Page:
I have a headache.  I have been unwell all week.  Today was my last day at work which nobody remembered and so, feeling unwell, I slunk through the day without my usual bonhomie, and without the (yes, expected) farewell speech and gift that the preceding people leaving over the past weeks have all been afforded.

I was dreading that, really.  And looking forward to it, too.  Who doesn't want a present, right?  But getting up and standing before people and having to give a speech about a workplace that sucks and that I am not sad to leave - full of people who I do not get to talk to because we are battery hens, typing stuff, under deadlines - I rehearsed what I would say a few times, just in case I found myself with nothing to say at all.  Some days I am outgoing and expansive but today is not one of them.  I slink through.

Even worse is not getting to stand up and say goodbye at all. I watched each person leave, waving goodbye, not telling them it was my last day.  I just couldn't rouse myself to go through the rigmarole.

The driver informs us of our West Footscray destination, which is one stop before my usual stop, Tottenham.  Everyone sighs and everyone picks up their phones and it can't be proven except in Swedish findings that nobody wants to read but I swear I can feel all those waves zooming through my body, frazzling my senses.

The man in the doorway of the train is with his workmate, a woman.  He is on the phone.  They are going to his house for dinner.  Their cars are parked at Albion Station.  They are going to get a bus from West Footscray Station to Sunshine.  Could she pick them up there?  Yes, he loves her too.  Etcetera.  I really don't give a fuck about this man's logistics but I have no choice.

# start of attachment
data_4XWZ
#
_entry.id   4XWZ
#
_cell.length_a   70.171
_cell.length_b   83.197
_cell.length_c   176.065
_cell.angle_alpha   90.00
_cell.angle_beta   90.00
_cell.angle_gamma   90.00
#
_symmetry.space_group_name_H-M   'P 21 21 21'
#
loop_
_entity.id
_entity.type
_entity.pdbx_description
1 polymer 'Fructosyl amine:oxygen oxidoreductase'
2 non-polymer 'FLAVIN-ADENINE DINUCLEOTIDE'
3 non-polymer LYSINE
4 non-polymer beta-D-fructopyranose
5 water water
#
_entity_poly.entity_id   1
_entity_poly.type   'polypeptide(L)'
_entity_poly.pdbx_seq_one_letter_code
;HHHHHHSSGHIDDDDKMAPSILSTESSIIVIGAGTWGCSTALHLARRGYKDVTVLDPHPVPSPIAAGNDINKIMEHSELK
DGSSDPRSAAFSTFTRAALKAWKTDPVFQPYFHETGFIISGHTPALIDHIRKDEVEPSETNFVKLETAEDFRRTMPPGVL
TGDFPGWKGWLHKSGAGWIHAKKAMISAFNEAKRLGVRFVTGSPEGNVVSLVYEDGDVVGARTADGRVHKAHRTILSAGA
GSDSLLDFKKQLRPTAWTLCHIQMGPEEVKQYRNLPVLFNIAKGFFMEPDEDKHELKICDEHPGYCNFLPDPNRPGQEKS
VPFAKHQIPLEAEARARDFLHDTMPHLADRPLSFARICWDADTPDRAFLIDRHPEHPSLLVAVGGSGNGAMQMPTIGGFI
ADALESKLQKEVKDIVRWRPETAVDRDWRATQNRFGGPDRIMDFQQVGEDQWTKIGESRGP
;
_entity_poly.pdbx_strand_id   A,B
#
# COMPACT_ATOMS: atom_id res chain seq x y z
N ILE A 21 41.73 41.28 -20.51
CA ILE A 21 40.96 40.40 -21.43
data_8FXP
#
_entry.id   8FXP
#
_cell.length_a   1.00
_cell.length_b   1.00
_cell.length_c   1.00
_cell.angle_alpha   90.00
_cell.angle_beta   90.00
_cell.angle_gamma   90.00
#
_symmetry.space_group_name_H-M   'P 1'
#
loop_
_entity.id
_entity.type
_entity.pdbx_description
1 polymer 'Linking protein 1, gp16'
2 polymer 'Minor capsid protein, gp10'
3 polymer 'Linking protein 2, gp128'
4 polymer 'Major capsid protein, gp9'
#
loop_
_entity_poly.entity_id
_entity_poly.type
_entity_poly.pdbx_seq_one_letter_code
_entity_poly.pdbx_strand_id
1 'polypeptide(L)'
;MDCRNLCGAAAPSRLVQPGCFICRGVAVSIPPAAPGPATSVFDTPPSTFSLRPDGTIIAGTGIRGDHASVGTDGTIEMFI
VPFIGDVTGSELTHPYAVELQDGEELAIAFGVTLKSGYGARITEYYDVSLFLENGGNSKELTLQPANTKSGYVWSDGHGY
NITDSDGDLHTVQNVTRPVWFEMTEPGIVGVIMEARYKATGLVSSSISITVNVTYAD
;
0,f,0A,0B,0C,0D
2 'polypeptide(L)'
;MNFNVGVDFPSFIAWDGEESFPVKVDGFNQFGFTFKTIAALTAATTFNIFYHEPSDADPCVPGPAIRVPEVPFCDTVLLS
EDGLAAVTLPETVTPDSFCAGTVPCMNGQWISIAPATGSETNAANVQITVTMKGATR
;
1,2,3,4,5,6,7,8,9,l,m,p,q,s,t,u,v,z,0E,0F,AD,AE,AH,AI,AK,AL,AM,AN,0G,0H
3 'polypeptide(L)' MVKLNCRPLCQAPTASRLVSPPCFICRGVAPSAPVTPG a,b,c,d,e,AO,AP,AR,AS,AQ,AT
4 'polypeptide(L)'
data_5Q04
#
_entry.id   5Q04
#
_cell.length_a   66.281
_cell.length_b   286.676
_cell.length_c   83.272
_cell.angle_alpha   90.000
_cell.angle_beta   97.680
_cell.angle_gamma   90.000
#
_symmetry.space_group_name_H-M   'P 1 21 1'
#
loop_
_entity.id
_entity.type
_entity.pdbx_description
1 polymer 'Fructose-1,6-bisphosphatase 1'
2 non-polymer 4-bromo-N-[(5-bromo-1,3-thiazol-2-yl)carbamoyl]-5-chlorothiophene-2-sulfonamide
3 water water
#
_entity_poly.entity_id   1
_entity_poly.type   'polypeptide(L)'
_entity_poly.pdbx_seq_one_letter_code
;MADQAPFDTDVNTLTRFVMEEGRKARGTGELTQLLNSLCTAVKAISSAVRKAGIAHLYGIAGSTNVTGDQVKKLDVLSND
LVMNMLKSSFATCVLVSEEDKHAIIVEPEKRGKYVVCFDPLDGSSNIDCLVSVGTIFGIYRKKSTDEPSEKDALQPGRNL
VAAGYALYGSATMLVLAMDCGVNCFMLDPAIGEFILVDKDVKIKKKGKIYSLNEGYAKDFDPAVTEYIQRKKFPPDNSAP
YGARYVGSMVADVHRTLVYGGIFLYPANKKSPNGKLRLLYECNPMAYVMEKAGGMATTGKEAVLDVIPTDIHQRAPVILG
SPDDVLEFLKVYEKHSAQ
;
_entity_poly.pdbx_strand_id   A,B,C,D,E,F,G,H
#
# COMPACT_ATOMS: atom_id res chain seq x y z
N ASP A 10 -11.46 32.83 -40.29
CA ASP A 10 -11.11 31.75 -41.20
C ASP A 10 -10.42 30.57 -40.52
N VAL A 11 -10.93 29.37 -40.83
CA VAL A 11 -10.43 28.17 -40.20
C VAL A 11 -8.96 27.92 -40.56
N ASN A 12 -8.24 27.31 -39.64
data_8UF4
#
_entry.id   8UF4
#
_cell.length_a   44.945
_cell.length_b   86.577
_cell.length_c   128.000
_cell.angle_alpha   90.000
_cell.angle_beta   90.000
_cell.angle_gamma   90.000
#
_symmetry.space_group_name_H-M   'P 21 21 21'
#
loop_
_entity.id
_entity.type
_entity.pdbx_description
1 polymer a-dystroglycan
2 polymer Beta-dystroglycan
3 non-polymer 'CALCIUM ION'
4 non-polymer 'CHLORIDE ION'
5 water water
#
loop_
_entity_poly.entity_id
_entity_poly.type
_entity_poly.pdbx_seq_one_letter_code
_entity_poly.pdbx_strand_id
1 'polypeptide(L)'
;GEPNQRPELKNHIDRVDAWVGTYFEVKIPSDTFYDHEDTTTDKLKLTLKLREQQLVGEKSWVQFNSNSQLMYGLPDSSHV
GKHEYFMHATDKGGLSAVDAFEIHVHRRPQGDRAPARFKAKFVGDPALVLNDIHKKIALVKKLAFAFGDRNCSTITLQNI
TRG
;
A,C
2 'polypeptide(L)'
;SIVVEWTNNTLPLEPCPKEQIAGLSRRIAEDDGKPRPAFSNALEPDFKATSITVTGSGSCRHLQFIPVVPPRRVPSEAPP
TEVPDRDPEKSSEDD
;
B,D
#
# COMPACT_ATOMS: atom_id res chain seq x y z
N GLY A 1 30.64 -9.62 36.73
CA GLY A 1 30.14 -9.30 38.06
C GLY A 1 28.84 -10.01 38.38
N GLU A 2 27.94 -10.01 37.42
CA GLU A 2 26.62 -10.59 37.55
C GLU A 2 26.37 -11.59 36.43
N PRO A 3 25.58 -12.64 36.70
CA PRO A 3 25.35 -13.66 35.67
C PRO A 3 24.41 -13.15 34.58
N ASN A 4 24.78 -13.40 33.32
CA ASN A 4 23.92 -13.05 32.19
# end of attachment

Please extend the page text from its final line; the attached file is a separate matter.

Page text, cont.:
There are about five different conversations going on within my earshot and none of them are with other people in the carriage.

The train driver's voice comes over our heads again.  It says the incident at Sunshine Station is someone with an axe.  The commuters gasp and out come the phones again.

"Cool," I said to the man in front of me but I don't think he appreciates my sense of humour.  Or else he doesn't understand what I am saying.  Or he doesn't care.  One way or the other.

We sit on the tracks for a few minutes. There is a palpable sense of rising fear levels in the air about someone who is several suburbs away with cops bearing down on him as we speak.  I hope we do not have any major catastrophe any time soon in this city.  We're not ready for it.

The people are all on their phones again rejigging plans.  Worrying.  Worrying.  The kids with malaria continue with malaria but we've got our own stresses here, thanks very much.  Sometimes it's all we can do to get home without having a nervous breakdown.  We do not like our plans to be thwarted.  The train will not arrive at the station in time and we may very well turn to pumpkins, or spontaneously combust if they don't.  We like our train timetables, we like to get home at the same time, we like it because it is something that we can hang onto.

"Let's hope they have a straightjacket at the station," the stupid man booms at his workmate two paces away.  "Go and put him in the loony bin."

That's the idea, Jack.  Slice it nicely down the middle, and you get to reinforce your flagging security by reminding yourself that today, you have not fallen off the edge of the plank and gone careening down to Sunshine Station with an axe.  Today you, law abiding citizen that you are, are trying to get home, a fine upstanding citizen.

The driver's voice comes over for his triumvirate of disembodied messages.  The "incident" has been cleared up.  We are free to proceed.

Everyone breathes a sigh of relief, impending mass disaster averted.  The phones come out again, rejigging rejigged plans.  It's been a long five minutes.



Thursday 4 March 2010

I have to say, I am very pleased with my result.  Which makes me particularly childish :)